Corporate Democrats spend millions to influence Republican primaries

Pennsylvania Democratic gubernatorial candidate, Attorney General Josh Shapiro.

By Dario McCarty | OpenSecrets

Political groups and nonprofits aligned with the Democratic Party have spent nearly $44 million on advertising campaigns across five states’ Republican primaries to boost the profile of far-right candidates in California, Colorado, Pennsylvania, Illinois and Maryland.

The Democrat’s strategy is rooted in the belief that these candidates — many of whom spread unfounded claims that the 2020 presidential race was stolen from former President Donald Trump — will be easier to defeat in a general election. 

Democratic spending has helped secure Republican nominations for candidates in Illinois and Pennsylvania, but the risky move could backfire as ordinary GOP voters seem to be consolidating behind the crazies.

Some strategists conjecture that moderate and reasonable Republicans would have had a harder time convincing hardcore MAGA Trump supporters to turn out on election day.

In Maryland, Democrats are spending on a Republican gubernatorial primary that is still ongoing and is viewed as a tossup. But in California and Colorado, Democrats spent money elevating the profile of candidates who did not advance to the general election.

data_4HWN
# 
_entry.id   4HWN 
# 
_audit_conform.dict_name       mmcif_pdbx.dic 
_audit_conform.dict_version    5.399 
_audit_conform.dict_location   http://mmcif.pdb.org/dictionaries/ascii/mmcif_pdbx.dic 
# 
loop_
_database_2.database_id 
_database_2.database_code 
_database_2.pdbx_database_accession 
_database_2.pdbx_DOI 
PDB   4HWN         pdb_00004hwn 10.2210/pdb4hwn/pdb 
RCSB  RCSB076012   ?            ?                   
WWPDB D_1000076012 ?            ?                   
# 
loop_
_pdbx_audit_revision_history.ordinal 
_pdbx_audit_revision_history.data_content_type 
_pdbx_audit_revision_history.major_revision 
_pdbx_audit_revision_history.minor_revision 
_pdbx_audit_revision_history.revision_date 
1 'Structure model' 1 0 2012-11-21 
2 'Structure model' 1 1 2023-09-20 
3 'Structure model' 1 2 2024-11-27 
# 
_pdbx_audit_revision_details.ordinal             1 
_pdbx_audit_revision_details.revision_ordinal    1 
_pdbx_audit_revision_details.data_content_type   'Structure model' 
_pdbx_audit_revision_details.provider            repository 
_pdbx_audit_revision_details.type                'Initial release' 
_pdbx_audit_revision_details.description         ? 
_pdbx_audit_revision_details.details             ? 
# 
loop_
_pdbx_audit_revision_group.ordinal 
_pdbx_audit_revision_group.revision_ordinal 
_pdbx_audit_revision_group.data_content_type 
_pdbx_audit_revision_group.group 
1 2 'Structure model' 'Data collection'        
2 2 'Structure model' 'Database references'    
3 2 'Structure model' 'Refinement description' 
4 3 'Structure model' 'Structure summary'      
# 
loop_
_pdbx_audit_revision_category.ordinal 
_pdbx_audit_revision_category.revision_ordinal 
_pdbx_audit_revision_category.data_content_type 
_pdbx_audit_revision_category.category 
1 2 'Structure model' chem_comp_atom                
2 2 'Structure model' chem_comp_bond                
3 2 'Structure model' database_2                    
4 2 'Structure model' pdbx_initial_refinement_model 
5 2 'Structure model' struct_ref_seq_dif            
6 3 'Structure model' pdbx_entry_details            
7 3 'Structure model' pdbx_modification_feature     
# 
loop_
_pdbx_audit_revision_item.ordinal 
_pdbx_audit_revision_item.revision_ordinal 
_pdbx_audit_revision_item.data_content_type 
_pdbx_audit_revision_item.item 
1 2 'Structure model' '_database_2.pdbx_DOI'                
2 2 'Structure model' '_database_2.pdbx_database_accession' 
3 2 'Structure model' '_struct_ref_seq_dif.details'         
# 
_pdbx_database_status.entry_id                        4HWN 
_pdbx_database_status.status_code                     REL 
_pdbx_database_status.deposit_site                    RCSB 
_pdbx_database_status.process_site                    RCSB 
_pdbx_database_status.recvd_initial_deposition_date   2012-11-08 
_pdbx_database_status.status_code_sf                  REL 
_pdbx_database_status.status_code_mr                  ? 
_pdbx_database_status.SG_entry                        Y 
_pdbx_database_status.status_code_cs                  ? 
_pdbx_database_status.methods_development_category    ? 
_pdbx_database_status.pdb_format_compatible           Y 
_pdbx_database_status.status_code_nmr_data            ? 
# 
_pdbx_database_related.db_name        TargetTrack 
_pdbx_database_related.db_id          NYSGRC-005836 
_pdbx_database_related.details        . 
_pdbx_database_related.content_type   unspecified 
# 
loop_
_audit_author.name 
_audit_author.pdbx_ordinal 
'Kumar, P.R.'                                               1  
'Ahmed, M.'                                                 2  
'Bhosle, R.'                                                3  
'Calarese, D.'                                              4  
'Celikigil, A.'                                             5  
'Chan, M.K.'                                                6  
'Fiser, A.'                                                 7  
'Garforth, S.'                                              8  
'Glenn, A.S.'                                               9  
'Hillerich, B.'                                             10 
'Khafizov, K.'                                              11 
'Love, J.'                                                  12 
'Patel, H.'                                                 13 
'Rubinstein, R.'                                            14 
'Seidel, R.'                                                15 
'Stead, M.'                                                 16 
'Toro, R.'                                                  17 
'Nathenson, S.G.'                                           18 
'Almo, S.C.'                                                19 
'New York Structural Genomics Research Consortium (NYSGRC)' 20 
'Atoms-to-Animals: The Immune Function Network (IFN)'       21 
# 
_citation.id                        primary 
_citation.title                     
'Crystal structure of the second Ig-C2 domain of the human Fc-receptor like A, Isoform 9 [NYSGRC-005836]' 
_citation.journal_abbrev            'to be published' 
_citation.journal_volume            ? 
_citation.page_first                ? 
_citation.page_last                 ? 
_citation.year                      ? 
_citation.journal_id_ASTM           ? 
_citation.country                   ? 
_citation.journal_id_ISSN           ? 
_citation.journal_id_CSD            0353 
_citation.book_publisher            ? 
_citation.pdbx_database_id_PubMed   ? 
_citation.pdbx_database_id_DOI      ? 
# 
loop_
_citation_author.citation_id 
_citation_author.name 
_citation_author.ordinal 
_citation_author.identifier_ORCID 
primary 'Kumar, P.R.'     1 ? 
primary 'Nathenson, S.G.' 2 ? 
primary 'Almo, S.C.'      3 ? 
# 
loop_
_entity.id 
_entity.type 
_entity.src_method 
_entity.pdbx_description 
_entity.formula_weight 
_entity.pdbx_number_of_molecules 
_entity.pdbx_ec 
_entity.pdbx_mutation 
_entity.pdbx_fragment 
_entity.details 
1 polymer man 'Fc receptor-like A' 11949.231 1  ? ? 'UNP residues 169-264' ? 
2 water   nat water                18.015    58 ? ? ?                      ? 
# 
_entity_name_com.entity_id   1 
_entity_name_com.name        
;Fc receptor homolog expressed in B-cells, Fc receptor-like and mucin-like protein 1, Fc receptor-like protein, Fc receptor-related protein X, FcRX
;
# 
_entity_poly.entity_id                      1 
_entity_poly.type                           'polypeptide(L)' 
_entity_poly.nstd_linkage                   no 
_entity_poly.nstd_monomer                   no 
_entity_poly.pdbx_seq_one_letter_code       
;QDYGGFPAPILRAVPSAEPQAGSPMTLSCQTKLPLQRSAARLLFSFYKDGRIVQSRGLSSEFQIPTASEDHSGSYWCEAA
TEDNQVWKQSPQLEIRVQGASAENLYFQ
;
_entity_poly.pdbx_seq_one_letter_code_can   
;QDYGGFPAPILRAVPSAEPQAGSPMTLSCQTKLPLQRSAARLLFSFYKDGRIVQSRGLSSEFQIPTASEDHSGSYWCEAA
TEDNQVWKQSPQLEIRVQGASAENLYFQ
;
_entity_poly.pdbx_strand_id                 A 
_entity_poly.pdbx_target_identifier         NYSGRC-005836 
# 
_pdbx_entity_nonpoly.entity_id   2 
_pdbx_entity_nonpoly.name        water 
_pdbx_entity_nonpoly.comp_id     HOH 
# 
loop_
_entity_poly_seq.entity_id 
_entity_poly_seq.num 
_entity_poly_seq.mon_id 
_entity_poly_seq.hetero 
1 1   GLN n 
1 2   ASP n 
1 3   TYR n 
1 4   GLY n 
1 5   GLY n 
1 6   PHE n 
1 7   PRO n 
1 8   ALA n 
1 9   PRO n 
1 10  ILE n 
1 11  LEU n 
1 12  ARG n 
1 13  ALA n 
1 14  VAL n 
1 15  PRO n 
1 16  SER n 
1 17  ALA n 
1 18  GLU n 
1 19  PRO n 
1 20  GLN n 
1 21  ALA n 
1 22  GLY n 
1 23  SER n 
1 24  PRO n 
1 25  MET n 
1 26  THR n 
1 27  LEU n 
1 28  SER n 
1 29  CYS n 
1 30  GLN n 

Democratic spending helps Republican candidates in Illinois and Pennsylvania

In Illinois, Democratic incumbent Gov. J.B. Pritzker and the Democratic Governors Association dropped $35 million on ads attempting to influence Illinois’ Republican gubernatorial primary – more than any office is believed to have ever spent to meddle in another party’s primary – putting Illinois’ gubernatorial race on track to be the most expensive non-presidential election in United States history. 

Ads purchased by Pritzker allies attacked the more moderate Aurora Mayor Richard Irvin in the Republican primary and drew attention to the more far-right candidate, state Sen. Darren Bailey. Pritzker’s ad buy for the primaries was more than triple what Bailey had raised for his own campaign.